We are also offering terrific articles on white gold porcelain and ceramics, a doll friendship tour centering on Japanese dolls, a collectibles column on Helen Kish and her relationship to antique dolls and contributions to doll art, key auctions, and much more.


See our website for convenient ways to subscribe, and catch us on all our social media hangouts!


Happy Collecting!


Look for this Icon Displaying our May 2017 cover  on our Website to subscribe




April Collector Feature: Diane Roche


Below is a brief, but well-put collector's statement from our friend, Diane Roche.  Diane is a respected dealer of antique dolls, but she is also a collector and true fan of fine French dolls.  We've had many terrific conversations on doll research, antique dolls, and antique doll clothes.  She has clothed many a fine doll for me, and I can boast proudly that a fine Jutta, Frozen Charlie, and Vintage Artists' A.T. have come from her wonderful stock!  She is supportive of all antique doll collectors, doll enthusiasts, and doll research, truly a collector's collector! Diane says:




I have been  collecting  dolls since I was  a little girl,  but collecting  antique dolls since 1990. My  tastes have become more sophisticated,  overall , and my "faves"  are French bebes and  fashions
Also I like vintage  reproductions and am always looking for small dolls, and for the most part I don't sew!!  Moreover, I  always look for the artistry and beauty when I buy, the charm of the face, and  also originality can be a factor. 


Vintage, Artist A.T. that came from Diane's Archives.  Made with a
Seeley Body, well marked, and Old Clothing and Materials.






Wednesday, March 22, 2017

April Sneak Peek



 
This month, we have a veritable buffet of dolls for you to enjoy, plus our regular features.  There are also the usual great auction reports, doll shows, and wonderful information for those who love to collect antique dolls.
 
We feature an incredible doll collection, that of Vicenza Fedele, Part I, in a terrific article by our own Lynn Murray.  These collector profiles are always inspiring and great fun to read.
 
Our collectibles column features fairy dolls, for all those inspired by fairy gardens, fairy tales, and fairy art.
 
Miniature lovers will be intrigued by the article “The Small and Cozy World of Walfrid Victoreen”, while those who love small dolls will enjoy “The Artistry of French Mlle Riera Dolls” and  “A Glimpse at Savoie.”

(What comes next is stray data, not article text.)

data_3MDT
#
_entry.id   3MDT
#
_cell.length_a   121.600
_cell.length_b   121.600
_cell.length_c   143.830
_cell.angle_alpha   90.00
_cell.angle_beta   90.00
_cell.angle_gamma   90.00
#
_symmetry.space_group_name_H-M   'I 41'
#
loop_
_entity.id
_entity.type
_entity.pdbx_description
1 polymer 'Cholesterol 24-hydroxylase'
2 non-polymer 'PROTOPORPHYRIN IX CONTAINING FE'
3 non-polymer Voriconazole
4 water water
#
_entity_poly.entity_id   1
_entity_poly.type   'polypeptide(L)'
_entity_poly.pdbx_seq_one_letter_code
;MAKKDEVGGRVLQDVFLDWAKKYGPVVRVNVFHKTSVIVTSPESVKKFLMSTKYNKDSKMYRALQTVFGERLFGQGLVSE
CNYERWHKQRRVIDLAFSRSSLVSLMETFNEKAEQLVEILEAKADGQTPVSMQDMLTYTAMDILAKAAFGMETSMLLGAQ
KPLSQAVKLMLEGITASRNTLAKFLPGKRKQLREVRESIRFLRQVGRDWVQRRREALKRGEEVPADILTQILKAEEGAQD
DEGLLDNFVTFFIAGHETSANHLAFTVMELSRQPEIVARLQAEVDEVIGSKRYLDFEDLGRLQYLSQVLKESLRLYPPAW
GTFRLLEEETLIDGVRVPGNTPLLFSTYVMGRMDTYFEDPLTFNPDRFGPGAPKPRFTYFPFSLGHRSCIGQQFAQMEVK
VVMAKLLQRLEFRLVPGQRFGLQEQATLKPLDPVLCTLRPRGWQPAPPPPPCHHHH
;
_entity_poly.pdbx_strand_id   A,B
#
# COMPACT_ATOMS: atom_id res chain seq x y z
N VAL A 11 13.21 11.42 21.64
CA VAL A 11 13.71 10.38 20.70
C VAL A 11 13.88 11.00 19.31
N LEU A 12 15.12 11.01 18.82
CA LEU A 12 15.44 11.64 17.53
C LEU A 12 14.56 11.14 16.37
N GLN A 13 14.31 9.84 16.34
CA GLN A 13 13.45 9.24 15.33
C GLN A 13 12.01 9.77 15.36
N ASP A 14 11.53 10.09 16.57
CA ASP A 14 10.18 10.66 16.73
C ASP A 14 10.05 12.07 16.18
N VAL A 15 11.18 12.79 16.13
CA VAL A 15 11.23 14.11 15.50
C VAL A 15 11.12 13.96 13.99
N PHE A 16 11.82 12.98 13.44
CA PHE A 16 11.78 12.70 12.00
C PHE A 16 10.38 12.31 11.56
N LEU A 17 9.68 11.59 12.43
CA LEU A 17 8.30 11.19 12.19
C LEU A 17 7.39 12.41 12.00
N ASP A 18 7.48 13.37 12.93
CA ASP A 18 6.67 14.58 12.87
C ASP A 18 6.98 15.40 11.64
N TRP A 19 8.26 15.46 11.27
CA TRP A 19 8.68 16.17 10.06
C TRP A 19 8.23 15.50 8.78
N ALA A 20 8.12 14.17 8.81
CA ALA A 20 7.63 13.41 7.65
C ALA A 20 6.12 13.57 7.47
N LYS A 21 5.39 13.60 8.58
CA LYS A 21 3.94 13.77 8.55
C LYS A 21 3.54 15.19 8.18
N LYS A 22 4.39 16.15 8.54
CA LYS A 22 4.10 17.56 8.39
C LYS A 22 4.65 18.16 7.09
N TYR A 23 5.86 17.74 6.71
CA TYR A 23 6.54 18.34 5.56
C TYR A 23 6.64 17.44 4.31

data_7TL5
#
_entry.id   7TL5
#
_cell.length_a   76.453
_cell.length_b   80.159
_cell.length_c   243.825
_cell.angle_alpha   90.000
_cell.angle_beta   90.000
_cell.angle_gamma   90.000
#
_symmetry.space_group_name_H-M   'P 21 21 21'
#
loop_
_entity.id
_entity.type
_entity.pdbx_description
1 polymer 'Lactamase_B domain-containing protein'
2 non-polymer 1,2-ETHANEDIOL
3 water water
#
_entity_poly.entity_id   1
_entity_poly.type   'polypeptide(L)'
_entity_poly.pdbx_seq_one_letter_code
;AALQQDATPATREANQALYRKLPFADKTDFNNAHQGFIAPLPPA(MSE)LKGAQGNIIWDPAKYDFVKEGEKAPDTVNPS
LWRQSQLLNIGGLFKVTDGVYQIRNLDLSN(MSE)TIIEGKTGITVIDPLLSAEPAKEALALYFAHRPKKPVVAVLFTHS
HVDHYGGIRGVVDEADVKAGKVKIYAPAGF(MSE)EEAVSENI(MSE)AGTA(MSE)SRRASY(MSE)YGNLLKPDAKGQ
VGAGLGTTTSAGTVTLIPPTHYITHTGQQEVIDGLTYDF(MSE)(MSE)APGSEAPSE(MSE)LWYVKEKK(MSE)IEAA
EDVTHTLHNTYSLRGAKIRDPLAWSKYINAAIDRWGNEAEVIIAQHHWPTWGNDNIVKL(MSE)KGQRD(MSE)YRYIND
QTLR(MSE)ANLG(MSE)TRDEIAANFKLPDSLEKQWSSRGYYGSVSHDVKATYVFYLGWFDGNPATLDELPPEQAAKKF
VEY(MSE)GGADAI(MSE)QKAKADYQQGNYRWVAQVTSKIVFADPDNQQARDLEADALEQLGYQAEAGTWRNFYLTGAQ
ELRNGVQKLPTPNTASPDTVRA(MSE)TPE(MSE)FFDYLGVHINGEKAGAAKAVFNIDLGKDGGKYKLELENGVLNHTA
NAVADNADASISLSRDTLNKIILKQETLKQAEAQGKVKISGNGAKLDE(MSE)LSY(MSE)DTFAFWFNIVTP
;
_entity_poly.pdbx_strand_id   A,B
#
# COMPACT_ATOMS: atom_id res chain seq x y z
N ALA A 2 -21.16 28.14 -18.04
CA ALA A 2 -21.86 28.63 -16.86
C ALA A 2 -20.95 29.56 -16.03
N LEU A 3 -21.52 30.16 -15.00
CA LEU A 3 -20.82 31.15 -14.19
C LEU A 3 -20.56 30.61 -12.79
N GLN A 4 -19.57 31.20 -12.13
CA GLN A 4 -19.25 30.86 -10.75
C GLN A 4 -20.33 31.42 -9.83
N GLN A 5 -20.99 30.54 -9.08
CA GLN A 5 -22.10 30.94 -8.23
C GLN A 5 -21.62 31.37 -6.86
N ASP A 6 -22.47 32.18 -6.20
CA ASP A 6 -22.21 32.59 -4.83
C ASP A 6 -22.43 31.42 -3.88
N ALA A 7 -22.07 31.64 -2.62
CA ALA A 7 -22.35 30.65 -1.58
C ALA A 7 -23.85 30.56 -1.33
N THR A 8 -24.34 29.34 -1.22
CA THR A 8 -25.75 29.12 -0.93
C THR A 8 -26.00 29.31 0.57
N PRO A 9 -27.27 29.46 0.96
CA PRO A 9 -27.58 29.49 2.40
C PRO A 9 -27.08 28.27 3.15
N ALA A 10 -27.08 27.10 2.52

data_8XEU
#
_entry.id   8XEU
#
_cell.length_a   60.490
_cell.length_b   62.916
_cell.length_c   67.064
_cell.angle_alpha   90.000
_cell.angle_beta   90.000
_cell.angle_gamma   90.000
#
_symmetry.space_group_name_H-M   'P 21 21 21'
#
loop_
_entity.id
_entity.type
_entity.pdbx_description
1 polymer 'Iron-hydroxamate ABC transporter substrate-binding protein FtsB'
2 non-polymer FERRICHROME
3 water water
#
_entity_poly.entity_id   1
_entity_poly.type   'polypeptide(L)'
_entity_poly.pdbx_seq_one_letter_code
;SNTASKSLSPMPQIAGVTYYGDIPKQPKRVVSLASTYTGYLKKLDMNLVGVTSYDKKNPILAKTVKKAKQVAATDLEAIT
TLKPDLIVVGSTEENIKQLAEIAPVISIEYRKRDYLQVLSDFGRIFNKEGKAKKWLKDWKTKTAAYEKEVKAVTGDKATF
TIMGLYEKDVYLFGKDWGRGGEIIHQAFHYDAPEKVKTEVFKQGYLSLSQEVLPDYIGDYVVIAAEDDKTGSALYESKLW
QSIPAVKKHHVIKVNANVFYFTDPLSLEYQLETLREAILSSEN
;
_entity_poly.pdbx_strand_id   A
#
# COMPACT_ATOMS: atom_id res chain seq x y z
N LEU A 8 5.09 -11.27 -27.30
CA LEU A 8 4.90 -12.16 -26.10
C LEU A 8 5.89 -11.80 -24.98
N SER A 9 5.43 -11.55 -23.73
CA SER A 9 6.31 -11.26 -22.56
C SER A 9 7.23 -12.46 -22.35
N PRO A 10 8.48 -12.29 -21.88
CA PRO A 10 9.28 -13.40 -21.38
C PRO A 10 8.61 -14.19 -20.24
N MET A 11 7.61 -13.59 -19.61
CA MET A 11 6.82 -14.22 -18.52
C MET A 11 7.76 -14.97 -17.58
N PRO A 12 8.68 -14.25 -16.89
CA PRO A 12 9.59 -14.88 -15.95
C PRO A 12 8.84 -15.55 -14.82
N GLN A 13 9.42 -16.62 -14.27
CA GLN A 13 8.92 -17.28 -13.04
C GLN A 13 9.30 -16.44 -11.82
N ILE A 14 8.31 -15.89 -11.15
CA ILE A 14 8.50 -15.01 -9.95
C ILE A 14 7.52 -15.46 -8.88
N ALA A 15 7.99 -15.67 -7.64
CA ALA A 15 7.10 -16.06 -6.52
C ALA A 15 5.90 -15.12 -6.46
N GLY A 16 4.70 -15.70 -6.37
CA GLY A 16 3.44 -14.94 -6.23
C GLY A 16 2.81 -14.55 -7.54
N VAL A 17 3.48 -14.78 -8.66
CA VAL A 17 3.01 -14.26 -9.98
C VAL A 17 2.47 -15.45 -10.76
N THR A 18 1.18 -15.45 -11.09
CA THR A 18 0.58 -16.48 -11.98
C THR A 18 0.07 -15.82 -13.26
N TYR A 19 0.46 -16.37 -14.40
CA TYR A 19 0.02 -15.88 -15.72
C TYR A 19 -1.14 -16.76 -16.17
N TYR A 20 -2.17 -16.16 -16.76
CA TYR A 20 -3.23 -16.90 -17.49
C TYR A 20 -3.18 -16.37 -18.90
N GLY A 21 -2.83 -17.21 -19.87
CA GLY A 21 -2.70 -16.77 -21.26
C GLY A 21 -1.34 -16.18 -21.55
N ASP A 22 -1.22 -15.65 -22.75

“Toy Ahoy! Floating Bisque Novelties of the early 1900s” will make everyone long for the beach and all that summer brings.

This is only the tip of the iceberg; there is much more!
 
Enjoy our beautiful April issue, and enjoy your spring doll collecting adventures!!


 
 

Thursday, March 16, 2017

Interview with Gloria Kimmel


I first met this month's interviewee when I was living in San Jose.  We had a mutual friend in Mrs. Ruby Sargent, the former owner of the local Nice Twice Doll Shop.  Gloria was an inspiration to anyone who loved dolls, and she had wonderful ideas for collecting.  It is an honor and a pleasure to share her thoughts, and her historic doll, here:


Interview Questions for Antique Doll Collector


When did you start collecting?

I started collecting for my oldest daughter in 1977. We were a military family living on Okinawa and I bought her a Japanese doll. I told myself that I was collecting for her in those early years but in reality, I was a fledgling collector for myself.

I bought  Composition Madame Alexanders, Ideal, Artist dolls such as Robin Woods, Dolls by Jerri, Heidi Ott and even some of those home shopping network ones in those early years , but then everything changed.


In the mid 80's I was browsing in my favorite antique shop in San Jose and they had just bought an antique doll collection. I bought my first doll book that day, a Jan Foulke Guide,  and started learning about dolls. The next few weeks, I bought the Coleman's Encyclopedia and devoured every word.  Then I went back to the doll shop to see if any of those dolls were left.